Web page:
**Are you an EPFL student looking for a semester project?**

Work with us on data science and visualisation projects, and deploy your project as an app on top of Graph Search.

Publication# Register Allocation in the SPUR Lisp Compiler

Abstract

Register allocation is an important component of most compilers, particularly those for RISC machines. The SPUR Lisp compiler uses a sophisticated, graph-coloring algorithm developed by Fredrick Chow [Chow84]. This paper describes the algorithm and the techniques used to implement it efficiently and evaluates its performance on several large programs. The allocator successfully assigned most temporaries and local variables to registers in a wide variety of functions. Its execution cost is moderate.

Official source

This page is automatically generated and may contain information that is not correct, complete, up-to-date, or relevant to your search query. The same applies to every other page on this website. Please make sure to verify the information with EPFL's official sources.

Related publications (33)

Related concepts (31)

Register allocation

In compiler optimization, register allocation is the process of assigning local automatic variables and expression results to a limited number of processor registers. Register allocation can happen over a basic block (local register allocation), over a whole function/procedure (global register allocation), or across function boundaries traversed via call-graph (interprocedural register allocation). When done per function/procedure the calling convention may require insertion of save/restore around each call-site.

Graph coloring

In graph theory, graph coloring is a special case of graph labeling; it is an assignment of labels traditionally called "colors" to elements of a graph subject to certain constraints. In its simplest form, it is a way of coloring the vertices of a graph such that no two adjacent vertices are of the same color; this is called a vertex coloring. Similarly, an edge coloring assigns a color to each edge so that no two adjacent edges are of the same color, and a face coloring of a planar graph assigns a color to each face or region so that no two faces that share a boundary have the same color.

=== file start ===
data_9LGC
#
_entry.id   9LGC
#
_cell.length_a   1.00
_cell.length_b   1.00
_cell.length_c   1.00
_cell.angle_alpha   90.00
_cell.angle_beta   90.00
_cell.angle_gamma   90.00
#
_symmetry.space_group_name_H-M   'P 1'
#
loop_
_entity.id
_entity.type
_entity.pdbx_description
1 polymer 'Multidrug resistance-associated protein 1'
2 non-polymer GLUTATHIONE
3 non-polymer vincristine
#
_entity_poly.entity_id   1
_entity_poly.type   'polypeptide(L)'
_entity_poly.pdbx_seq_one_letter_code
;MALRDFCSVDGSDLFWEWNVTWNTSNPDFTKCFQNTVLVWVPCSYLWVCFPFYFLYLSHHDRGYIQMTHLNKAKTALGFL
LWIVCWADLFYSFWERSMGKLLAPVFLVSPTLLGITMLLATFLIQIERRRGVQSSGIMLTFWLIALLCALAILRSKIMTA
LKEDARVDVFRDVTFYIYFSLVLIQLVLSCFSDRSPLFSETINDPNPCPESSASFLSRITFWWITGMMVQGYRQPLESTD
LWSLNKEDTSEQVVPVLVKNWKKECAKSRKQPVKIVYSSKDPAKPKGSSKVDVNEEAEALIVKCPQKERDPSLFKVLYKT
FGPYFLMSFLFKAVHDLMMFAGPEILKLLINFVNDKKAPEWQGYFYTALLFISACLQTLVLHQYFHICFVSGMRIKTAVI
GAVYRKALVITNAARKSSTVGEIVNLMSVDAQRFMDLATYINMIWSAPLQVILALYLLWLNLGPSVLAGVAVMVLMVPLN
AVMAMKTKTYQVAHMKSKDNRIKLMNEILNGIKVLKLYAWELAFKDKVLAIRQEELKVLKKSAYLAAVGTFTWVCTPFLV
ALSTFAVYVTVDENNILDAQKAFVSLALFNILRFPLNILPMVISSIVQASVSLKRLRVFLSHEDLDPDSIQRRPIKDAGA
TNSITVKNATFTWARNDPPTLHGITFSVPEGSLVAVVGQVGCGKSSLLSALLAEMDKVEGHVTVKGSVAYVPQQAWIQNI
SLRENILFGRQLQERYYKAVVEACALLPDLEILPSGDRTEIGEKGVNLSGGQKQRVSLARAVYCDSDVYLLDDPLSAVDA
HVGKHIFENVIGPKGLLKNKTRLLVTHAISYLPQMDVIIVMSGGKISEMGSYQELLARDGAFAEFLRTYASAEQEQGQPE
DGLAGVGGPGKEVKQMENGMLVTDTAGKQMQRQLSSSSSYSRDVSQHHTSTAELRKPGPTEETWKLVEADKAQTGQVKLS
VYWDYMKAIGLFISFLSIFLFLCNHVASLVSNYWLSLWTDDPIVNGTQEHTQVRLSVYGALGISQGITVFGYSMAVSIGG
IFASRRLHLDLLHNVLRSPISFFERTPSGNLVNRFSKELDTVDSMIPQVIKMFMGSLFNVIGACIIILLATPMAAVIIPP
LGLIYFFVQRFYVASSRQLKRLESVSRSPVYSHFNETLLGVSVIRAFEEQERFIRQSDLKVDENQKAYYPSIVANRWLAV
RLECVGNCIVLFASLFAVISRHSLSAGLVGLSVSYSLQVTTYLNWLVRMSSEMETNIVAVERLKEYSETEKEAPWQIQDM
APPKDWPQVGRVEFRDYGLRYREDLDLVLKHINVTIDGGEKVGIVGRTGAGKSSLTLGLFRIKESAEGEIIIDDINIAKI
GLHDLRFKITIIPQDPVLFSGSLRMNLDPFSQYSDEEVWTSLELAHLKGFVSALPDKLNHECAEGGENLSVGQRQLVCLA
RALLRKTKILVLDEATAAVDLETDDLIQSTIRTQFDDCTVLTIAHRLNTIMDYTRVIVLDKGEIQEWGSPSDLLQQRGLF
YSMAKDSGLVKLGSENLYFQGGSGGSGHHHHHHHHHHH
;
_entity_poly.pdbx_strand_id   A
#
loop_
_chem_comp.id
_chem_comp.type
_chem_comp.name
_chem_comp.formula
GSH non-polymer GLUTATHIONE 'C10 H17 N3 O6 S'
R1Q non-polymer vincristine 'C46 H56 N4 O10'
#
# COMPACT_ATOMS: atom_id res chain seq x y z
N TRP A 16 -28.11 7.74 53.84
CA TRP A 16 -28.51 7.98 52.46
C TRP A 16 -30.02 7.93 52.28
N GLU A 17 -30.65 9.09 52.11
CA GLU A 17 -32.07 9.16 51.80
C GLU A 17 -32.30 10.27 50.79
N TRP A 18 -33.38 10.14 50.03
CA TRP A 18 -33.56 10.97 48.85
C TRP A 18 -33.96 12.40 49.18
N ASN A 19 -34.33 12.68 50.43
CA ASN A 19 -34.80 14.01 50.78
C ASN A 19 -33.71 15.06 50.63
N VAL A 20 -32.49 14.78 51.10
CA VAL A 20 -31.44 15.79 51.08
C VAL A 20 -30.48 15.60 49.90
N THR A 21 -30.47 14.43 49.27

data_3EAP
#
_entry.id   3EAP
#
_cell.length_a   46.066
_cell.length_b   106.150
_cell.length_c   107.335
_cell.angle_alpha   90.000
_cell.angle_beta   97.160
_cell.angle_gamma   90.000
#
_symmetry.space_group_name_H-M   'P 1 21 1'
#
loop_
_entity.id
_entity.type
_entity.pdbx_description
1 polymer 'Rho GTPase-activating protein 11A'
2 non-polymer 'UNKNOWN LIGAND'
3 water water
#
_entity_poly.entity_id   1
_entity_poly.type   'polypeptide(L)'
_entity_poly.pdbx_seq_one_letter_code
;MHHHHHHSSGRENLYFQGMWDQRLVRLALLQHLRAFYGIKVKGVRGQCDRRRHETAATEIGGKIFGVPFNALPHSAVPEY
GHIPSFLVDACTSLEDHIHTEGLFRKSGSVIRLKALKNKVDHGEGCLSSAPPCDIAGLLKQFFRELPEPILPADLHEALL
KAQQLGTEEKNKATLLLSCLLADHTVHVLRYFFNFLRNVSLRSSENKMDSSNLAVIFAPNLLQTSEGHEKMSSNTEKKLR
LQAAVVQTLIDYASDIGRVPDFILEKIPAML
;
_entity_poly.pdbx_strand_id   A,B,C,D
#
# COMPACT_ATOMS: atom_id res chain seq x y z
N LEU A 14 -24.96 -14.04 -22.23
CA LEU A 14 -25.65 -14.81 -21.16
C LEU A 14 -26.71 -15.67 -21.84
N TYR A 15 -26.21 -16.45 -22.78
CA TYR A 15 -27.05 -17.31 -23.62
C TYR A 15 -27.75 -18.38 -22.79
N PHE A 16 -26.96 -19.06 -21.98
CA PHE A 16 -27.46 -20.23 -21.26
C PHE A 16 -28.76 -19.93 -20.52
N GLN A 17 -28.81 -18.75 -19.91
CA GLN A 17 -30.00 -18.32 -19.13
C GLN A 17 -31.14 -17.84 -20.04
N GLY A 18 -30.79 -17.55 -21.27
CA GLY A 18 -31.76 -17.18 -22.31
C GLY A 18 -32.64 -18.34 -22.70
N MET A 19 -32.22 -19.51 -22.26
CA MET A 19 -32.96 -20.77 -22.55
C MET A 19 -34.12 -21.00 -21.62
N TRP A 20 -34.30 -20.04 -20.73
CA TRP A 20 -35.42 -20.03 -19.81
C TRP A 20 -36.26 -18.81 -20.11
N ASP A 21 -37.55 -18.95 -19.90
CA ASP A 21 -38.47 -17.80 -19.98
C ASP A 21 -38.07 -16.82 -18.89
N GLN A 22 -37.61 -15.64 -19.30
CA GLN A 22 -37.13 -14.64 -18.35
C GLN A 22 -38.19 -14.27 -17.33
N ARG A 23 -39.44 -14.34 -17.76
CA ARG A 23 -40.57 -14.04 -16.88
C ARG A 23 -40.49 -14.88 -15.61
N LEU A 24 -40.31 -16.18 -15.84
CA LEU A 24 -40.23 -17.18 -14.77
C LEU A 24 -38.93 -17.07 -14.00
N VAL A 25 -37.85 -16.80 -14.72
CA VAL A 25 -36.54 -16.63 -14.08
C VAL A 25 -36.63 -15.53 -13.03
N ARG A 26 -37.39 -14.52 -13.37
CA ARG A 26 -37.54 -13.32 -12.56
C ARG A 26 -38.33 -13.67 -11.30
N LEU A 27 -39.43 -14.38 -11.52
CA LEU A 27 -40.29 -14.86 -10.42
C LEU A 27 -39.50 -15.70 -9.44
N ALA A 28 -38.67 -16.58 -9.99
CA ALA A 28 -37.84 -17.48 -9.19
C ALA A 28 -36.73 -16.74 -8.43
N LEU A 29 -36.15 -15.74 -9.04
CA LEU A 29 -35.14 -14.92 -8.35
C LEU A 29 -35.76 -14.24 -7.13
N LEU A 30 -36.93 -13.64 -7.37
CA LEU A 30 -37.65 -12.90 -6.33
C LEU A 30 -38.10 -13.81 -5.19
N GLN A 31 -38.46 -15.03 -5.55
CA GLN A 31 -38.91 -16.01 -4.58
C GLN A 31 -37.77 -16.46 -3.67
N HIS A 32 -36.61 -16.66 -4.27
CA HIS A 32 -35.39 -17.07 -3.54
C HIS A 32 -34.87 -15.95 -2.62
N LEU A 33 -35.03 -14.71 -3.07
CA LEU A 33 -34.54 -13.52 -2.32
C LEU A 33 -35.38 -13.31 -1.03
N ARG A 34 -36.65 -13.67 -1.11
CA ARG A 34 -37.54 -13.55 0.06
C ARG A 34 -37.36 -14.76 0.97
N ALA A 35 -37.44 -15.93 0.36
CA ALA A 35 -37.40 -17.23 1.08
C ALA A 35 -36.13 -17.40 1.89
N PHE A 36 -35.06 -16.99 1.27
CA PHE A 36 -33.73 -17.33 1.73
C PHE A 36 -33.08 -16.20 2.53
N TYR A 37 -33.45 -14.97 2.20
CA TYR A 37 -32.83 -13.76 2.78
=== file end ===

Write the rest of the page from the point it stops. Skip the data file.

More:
Edge coloring

In graph theory, a proper edge coloring of a graph is an assignment of "colors" to the edges of the graph so that no two incident edges have the same color. For example, the figure to the right shows an edge coloring of a graph by the colors red, blue, and green. Edge colorings are one of several different types of graph coloring. The edge-coloring problem asks whether it is possible to color the edges of a given graph using at most k different colors, for a given value of k, or with the fewest possible colors.

The maximum size of anr-uniform hypergraph without a Berge cycle of length at leastkhas been determined for allk >= r+ 3 by Furedi, Kostochka and Luo and fork

2020In this thesis we give new algorithms for two fundamental graph problems. We develop novel ways of using linear programming formulations, even exponential-sized ones, to extract structure from problem instances and to guide algorithms in making progress. S ...

, , ,

Actuator placement is an active field of research which has received significant attention for its applications in complex dynamical networks. In this paper, we study the problem of finding a set of actuator placements minimizing the metric that measures t ...

2020